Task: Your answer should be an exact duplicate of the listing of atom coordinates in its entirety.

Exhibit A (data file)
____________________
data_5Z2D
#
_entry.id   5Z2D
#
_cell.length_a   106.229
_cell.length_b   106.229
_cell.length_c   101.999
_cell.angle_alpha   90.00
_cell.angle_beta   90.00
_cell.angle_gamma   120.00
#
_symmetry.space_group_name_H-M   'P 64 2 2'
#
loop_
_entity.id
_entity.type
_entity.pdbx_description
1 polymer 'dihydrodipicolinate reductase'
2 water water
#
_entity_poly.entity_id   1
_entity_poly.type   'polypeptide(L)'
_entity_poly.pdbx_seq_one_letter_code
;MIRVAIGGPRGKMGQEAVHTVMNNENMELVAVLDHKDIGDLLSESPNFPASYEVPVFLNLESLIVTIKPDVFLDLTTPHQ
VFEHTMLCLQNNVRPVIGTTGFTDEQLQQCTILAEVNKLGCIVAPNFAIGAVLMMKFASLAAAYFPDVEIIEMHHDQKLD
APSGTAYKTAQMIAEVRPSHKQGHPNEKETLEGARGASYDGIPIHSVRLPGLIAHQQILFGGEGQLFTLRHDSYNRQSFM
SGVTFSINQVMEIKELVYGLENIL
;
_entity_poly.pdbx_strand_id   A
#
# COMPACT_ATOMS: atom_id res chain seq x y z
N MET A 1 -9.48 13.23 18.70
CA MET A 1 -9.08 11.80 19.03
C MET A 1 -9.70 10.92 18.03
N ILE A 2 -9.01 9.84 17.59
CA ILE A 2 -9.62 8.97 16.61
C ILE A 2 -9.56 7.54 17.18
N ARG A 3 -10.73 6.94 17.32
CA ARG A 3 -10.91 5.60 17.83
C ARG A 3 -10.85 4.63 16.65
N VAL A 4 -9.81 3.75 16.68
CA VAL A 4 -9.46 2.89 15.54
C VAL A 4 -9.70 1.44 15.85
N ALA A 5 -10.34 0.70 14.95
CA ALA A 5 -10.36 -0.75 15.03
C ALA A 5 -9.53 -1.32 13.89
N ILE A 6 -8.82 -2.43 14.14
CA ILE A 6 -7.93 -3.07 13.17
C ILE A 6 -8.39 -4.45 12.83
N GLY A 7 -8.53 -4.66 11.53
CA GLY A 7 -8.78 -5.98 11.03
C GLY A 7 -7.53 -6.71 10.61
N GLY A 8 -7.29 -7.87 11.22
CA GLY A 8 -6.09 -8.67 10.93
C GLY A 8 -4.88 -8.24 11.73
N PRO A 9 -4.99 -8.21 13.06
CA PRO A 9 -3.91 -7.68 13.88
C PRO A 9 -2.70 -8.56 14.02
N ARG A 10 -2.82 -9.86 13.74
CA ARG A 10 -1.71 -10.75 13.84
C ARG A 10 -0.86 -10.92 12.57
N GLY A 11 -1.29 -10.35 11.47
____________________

data_5Z2D
#
_entry.id   5Z2D
#
_cell.length_a   106.229
_cell.length_b   106.229
_cell.length_c   101.999
_cell.angle_alpha   90.00
_cell.angle_beta   90.00
_cell.angle_gamma   120.00
#
_symmetry.space_group_name_H-M   'P 64 2 2'
#
loop_
_entity.id
_entity.type
_entity.pdbx_description
1 polymer 'dihydrodipicolinate reductase'
2 water water
#
_entity_poly.entity_id   1
_entity_poly.type   'polypeptide(L)'
_entity_poly.pdbx_seq_one_letter_code
;MIRVAIGGPRGKMGQEAVHTVMNNENMELVAVLDHKDIGDLLSESPNFPASYEVPVFLNLESLIVTIKPDVFLDLTTPHQ
VFEHTMLCLQNNVRPVIGTTGFTDEQLQQCTILAEVNKLGCIVAPNFAIGAVLMMKFASLAAAYFPDVEIIEMHHDQKLD
APSGTAYKTAQMIAEVRPSHKQGHPNEKETLEGARGASYDGIPIHSVRLPGLIAHQQILFGGEGQLFTLRHDSYNRQSFM
SGVTFSINQVMEIKELVYGLENIL
;
_entity_poly.pdbx_strand_id   A
#
# COMPACT_ATOMS: atom_id res chain seq x y z
N MET A 1 -9.48 13.23 18.70
CA MET A 1 -9.08 11.80 19.03
C MET A 1 -9.70 10.92 18.03
N ILE A 2 -9.01 9.84 17.59
CA ILE A 2 -9.62 8.97 16.61
C ILE A 2 -9.56 7.54 17.18
N ARG A 3 -10.73 6.94 17.32
CA ARG A 3 -10.91 5.60 17.83
C ARG A 3 -10.85 4.63 16.65
N VAL A 4 -9.81 3.75 16.68
CA VAL A 4 -9.46 2.89 15.54
C VAL A 4 -9.70 1.44 15.85
N ALA A 5 -10.34 0.70 14.95
CA ALA A 5 -10.36 -0.75 15.03
C ALA A 5 -9.53 -1.32 13.89
N ILE A 6 -8.82 -2.43 14.14
CA ILE A 6 -7.93 -3.07 13.17
C ILE A 6 -8.39 -4.45 12.83
N GLY A 7 -8.53 -4.66 11.53
CA GLY A 7 -8.78 -5.98 11.03
C GLY A 7 -7.53 -6.71 10.61
N GLY A 8 -7.29 -7.87 11.22
CA GLY A 8 -6.09 -8.67 10.93
C GLY A 8 -4.88 -8.24 11.73
N PRO A 9 -4.99 -8.21 13.06
CA PRO A 9 -3.91 -7.68 13.88
C PRO A 9 -2.70 -8.56 14.02
N ARG A 10 -2.82 -9.86 13.74
CA ARG A 10 -1.71 -10.75 13.84
C ARG A 10 -0.86 -10.92 12.57
N GLY A 11 -1.29 -10.35 11.47